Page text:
Fungal transposable elements: Generators of diversity and genetic tools
- Cite this article as:
- Daboussi, M.J. J. Genet. (1996) 75: 325. doi:10.1007/BF02966312
- 125 Downloads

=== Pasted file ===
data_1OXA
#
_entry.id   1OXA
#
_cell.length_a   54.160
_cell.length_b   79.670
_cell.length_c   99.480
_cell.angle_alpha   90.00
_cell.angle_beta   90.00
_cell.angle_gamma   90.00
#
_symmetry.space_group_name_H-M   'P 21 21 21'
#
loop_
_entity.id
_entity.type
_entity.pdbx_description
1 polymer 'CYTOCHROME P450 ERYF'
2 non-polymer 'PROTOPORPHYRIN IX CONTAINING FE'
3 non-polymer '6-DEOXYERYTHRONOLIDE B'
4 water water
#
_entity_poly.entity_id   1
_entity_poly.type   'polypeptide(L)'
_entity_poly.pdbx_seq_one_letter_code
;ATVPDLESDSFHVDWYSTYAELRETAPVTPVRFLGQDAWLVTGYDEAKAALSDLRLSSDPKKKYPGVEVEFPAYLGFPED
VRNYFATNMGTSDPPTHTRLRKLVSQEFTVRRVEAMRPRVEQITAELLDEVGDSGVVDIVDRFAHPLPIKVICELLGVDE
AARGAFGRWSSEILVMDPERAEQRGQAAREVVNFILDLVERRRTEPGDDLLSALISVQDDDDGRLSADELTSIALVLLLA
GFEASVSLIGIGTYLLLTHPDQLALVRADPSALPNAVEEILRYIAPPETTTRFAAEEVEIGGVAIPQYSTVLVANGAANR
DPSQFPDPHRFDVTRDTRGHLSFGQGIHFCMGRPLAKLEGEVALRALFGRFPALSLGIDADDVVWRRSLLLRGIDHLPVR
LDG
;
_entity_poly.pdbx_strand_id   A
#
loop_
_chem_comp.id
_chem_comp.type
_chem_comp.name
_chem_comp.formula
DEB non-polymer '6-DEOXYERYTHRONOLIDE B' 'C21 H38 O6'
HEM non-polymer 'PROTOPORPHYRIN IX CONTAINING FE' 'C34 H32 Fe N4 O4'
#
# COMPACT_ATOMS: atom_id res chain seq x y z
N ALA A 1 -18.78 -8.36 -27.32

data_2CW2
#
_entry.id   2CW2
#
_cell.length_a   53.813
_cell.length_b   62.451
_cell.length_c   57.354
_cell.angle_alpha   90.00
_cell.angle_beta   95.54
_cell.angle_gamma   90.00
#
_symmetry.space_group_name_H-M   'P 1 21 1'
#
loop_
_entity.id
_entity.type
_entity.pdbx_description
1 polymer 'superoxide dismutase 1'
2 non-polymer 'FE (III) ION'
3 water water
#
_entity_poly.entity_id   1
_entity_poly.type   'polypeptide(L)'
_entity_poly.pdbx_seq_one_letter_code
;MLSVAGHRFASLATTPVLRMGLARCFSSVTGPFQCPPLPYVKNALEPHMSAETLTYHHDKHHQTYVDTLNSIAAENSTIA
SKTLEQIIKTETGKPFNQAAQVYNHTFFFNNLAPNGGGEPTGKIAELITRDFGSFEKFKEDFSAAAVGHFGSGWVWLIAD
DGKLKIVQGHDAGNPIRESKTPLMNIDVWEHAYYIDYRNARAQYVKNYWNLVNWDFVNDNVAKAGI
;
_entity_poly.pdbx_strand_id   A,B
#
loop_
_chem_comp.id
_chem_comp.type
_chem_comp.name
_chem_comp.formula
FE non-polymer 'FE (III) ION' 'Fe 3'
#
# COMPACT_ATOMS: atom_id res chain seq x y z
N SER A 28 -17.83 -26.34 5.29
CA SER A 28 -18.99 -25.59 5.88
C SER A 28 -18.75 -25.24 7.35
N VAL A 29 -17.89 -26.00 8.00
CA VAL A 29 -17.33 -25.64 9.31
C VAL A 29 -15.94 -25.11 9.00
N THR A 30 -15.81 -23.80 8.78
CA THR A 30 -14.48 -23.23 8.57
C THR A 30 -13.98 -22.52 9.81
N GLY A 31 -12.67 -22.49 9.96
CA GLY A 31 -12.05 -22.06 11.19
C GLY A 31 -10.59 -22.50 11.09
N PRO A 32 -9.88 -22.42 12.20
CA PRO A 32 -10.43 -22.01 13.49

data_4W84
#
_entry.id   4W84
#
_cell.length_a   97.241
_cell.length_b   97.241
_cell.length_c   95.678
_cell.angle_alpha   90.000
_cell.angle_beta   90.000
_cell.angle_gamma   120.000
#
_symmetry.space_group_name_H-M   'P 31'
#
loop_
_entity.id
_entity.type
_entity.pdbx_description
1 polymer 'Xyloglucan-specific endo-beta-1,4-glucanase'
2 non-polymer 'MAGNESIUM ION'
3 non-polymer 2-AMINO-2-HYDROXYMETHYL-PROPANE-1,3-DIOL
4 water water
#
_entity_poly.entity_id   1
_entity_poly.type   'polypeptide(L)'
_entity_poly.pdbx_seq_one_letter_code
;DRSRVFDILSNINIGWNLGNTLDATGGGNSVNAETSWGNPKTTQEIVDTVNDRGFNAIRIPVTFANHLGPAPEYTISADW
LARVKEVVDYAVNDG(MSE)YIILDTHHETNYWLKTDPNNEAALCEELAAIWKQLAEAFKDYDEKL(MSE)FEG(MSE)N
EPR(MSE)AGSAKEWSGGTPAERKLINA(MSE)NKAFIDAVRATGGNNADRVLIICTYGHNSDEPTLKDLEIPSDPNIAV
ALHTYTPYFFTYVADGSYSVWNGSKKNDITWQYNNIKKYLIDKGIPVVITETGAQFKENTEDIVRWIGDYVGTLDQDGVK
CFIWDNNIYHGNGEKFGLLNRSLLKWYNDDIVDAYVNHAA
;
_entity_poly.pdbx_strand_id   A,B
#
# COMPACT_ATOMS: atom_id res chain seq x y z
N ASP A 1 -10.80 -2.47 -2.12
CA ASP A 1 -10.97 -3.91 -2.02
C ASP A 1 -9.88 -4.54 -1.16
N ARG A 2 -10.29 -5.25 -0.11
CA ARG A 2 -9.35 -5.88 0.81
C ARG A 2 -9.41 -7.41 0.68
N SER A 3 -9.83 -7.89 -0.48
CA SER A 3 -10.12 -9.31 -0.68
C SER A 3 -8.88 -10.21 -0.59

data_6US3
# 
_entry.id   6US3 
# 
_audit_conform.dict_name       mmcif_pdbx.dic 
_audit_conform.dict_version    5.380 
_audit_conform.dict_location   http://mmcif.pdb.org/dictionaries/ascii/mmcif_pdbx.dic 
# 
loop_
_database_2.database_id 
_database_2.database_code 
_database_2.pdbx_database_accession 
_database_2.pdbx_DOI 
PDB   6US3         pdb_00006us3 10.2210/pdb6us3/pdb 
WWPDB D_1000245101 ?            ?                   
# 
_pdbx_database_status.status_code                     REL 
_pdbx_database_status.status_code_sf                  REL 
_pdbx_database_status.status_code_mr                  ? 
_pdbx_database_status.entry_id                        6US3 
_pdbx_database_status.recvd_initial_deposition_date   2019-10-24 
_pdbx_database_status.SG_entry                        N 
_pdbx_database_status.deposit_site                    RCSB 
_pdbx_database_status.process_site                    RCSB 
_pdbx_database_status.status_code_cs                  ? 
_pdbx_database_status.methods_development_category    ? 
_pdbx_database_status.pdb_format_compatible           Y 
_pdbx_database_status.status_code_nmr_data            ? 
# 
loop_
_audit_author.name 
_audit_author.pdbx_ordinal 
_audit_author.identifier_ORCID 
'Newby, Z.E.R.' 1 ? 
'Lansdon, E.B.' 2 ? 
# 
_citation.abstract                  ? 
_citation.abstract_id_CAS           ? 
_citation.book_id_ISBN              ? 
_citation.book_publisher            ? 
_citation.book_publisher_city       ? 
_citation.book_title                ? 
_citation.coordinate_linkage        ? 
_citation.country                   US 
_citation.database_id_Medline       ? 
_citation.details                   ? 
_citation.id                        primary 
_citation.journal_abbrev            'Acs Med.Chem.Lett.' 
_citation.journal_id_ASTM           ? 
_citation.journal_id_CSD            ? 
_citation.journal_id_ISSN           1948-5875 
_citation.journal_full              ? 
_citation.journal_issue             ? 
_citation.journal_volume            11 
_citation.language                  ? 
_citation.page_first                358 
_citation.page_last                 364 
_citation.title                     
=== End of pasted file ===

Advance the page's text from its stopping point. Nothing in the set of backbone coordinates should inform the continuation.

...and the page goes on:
Representatives of several classes of transposable elements (TEs) have been characterized in a broad range of fungal species. The studies indicate that these elements are ancient and ubiquitous components of fungal genomes. Some of these elements have been shown to actively affect gene structure and function in several ways: inactivation of gene expression upon insertion, modification of the nucleotide sequence through excision, and probably by inducing extensive chromosomal rearrangements. The ability of TEs to generate a high degree of genetic diversity may therefore be important in the evolution of the fungal genome. TEs also have many potential applications in genetic research, including insertional mutagenesis and population fingerprinting, as well as gene transfer within and between species. All these genetic approaches are important as tools in studies of molecular biology and evolution of fungal species, many of which lack a functional sexual cycle.